This is one of the hardest things to teach Trey without making it his fault. It’s not his fault he was born a middle class white boy, but it’s our responsibility to make sure he’s not the man chasing the jogger in the truck one day. It’s our responsibility to help him see all sides of the coin and to help him see our reality is not the same for most. My biggest hope and prayer is that he grows up so focused on Jesus that this is not hard for him to grasp. Because truthfully, that’s everything Jesus embodies. It’s much easier to teach our child to see others through the lens of grace and love when he is looking at others through the lens of Jesus.

$1 Because Jesus Loves You….

We recently headed to Texas over Christmas break to see J.O.’s sister and spend some time with family. It was a bit stressful to head out the day after Christmas, but I ended up being thrilled we went. It was fun to watch the kids together and we always enjoy catching up with his sister and brother in law.

On the way home, we stopped at Jason’s Deli to eat lunch. Now, you should know something about us when we travel. We don’t mess around. We are always trying to get home for something. This time, it was to pick up Henry, and our dogs. We left very early that morning and our attire and tired faces reflected that. We looked less than stellar. So our stop at lunch was interesting to say the least. We probably should’ve eaten somewhere like McDonalds, but Jason’s Deli is somewhere we all agree on. The kids ONLY eat there for the free ice cream, but that still makes it a favorite.

We headed into this small town Jason’s and everyone in there had church clothes on. I mean everyone. And they all knew each other and we stood out like a sore thumb. It didn’t bother me at all, I just noticed it immediately. And obviously so did others. Towards the end of our meal, an older lady came over and gave the kids $1 and told them Jesus loves them. Our girls didn’t miss a beat and got super excited for the money, and Addison immediately said back….”well, Jesus loves you too.”

After she left, it hit Addison. She said….”oh, is this because we look like we haven’t been to church.” It surprised me that she picked up on that, but I just said maybe and went on eating my meal. I started thinking about it later. No doubt, this is something she has been encouraged to do. How do I know this? Because if you grew up in the church at all, you have been told to do the same. I will never forget doing this as a part of my youth group challenge. I gave $1 to the Sonic carhop and told her “Jesus loved her.”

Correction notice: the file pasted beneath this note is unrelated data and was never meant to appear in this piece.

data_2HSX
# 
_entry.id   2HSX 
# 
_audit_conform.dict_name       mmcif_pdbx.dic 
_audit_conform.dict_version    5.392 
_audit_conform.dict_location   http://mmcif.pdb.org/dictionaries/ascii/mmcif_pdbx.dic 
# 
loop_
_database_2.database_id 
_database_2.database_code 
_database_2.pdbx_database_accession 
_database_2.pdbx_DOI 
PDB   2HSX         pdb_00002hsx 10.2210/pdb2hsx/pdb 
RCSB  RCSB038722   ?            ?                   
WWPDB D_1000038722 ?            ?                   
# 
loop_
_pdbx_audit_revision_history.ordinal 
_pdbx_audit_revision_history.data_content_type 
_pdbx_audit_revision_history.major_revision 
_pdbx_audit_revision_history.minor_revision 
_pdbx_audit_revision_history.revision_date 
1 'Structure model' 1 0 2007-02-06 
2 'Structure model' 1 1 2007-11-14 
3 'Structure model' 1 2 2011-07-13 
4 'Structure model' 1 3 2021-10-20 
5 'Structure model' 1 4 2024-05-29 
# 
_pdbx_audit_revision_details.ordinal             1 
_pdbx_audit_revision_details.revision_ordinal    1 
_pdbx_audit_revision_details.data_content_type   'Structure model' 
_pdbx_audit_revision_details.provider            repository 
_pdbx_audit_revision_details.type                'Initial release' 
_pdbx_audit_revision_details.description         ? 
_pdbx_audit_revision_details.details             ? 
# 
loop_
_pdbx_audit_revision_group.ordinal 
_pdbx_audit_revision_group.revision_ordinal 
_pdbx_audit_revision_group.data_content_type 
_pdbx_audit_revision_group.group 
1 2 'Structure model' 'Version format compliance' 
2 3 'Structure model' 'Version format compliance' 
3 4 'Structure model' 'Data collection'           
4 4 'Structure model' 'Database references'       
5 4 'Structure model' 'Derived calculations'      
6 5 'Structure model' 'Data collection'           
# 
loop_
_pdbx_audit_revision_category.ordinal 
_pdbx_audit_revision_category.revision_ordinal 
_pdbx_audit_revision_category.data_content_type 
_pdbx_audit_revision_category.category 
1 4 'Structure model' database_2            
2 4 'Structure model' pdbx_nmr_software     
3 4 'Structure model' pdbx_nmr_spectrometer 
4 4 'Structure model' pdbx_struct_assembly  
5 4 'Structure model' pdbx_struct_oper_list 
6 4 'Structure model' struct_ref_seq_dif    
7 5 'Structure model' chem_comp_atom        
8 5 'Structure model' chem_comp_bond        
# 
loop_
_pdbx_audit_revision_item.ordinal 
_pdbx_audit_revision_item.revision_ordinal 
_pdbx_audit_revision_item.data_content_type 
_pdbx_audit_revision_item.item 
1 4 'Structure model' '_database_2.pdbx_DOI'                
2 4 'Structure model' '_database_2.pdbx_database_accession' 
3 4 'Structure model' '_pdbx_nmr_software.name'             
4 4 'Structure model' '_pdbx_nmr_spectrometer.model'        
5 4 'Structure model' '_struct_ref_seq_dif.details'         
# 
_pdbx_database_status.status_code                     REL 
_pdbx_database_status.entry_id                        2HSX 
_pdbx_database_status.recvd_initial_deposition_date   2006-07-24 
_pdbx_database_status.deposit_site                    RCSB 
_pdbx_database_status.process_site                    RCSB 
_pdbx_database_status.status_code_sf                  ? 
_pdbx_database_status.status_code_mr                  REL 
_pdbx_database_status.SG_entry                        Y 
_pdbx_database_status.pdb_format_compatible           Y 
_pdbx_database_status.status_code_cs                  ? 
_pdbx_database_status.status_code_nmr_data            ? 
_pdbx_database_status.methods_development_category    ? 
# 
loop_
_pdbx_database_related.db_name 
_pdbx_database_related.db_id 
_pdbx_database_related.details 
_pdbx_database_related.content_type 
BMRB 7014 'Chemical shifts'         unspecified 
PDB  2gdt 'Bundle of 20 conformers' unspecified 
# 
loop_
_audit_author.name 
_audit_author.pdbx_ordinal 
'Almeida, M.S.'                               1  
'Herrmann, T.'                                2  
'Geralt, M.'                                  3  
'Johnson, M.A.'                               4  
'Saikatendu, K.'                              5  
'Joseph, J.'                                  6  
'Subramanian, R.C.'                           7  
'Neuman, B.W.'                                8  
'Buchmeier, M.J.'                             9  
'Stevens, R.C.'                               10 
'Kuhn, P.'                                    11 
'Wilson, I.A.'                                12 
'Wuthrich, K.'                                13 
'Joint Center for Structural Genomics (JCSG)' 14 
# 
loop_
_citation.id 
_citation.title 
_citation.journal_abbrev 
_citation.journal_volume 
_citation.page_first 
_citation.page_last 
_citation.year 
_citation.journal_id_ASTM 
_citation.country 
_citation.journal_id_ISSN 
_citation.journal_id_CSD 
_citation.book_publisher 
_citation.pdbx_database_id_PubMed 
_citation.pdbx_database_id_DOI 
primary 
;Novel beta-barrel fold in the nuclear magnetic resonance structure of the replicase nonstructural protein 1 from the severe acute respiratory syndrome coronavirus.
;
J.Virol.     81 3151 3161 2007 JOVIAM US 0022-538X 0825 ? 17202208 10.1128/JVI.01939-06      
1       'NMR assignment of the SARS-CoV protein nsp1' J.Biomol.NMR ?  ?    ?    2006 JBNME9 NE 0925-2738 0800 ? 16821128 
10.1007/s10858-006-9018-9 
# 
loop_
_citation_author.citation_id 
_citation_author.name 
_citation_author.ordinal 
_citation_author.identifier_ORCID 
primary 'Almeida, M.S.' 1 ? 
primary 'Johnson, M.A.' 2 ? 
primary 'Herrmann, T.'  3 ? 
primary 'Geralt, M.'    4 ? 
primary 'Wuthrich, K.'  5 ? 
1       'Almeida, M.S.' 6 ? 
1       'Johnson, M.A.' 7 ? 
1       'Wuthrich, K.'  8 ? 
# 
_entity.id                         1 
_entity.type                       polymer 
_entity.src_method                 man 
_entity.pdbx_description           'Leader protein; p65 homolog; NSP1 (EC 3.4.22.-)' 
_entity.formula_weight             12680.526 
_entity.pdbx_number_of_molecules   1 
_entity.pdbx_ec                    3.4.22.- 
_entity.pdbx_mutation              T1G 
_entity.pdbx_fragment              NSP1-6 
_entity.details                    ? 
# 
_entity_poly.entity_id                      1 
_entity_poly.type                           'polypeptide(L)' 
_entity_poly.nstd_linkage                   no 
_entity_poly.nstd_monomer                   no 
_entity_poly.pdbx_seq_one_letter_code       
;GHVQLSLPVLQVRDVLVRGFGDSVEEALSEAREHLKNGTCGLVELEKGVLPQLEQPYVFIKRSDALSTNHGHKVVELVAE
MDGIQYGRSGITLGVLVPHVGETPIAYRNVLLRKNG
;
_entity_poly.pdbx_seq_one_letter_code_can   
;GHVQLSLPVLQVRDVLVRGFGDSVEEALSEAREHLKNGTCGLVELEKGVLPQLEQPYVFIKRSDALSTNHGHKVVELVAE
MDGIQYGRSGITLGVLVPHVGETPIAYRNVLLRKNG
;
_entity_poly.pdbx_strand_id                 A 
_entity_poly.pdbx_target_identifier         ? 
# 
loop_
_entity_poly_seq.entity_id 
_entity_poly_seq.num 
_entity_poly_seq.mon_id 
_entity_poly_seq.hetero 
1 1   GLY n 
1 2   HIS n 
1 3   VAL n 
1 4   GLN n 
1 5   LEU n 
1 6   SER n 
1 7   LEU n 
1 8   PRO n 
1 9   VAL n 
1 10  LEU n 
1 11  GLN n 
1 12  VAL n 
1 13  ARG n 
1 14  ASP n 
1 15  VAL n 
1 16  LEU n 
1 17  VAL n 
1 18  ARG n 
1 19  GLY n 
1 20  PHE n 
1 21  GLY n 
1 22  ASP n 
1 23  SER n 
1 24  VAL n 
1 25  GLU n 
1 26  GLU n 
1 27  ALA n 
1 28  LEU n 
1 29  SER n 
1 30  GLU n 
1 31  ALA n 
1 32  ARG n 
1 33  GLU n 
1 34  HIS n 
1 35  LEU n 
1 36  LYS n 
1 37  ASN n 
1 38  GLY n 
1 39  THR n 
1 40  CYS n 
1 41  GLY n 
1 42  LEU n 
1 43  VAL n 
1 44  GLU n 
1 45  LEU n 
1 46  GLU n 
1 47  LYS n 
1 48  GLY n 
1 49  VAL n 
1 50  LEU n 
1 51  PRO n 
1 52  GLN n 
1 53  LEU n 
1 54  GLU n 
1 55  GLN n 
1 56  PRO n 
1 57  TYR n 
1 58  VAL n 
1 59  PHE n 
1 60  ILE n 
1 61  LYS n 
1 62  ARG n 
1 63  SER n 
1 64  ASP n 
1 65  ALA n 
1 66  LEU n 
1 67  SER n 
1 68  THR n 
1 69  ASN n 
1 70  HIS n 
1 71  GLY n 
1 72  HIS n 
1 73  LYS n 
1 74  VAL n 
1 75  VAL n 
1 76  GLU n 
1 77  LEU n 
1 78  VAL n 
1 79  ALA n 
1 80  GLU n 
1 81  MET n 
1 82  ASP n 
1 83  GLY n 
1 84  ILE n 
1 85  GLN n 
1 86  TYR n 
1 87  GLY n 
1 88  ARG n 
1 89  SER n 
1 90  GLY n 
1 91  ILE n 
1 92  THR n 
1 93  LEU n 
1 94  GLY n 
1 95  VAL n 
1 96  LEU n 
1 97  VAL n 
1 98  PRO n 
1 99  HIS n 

Can this be an effective evangelistic tool? Maybe. But, it certainly can’t be our main “go to”. In fact, in certain situations I would argue this causes more harm than good. Refraim it a bit….basically, I am going to give you money to show you Christ’s love. Sucks to be you, but I’ve got $5/$10 to spare and don’t think twice about giving it out. Now, obviously this is exaggerated. Small acts of kindness are awesome and can often go a long way. But, why do we feel the need to make ourselves feel better about telling of Christ’s love by attaching money to it.

This past week, Trey had someone join his friends group chat that started cursing them out. No doubt it was for the shock factor of a new kid trying to shake things up. He was quickly removed from the group and they all started trying to figure out who it was. I actually found out from another parent and told Trey. Trey told me he wasn’t going to tell the kids in the chat, because he didn’t want them mad at this boy or judging him. He indicated the kid had some problems at another school, but Trey had never heard him curse like this. He wanted to give him a chance and thought he was likely just showing out.

Now, Trey could’ve immediately gone back to the chat and ratted this kid out and it would’ve been justified. He was being very rude and the kids had a right to know. But he didn’t. I don’t know where this kid will be long term, but to me that goes a lot further than handing someone a dollar and walking off. Be kind in a restaurant, sure. Open doors, pay for a coffee, pull out a chair, give someone money when prompted, and by all means tell people Jesus loves them.

But, when Jesus becomes something we think we have to bribe others to hear about, we probably need to rethink our motives.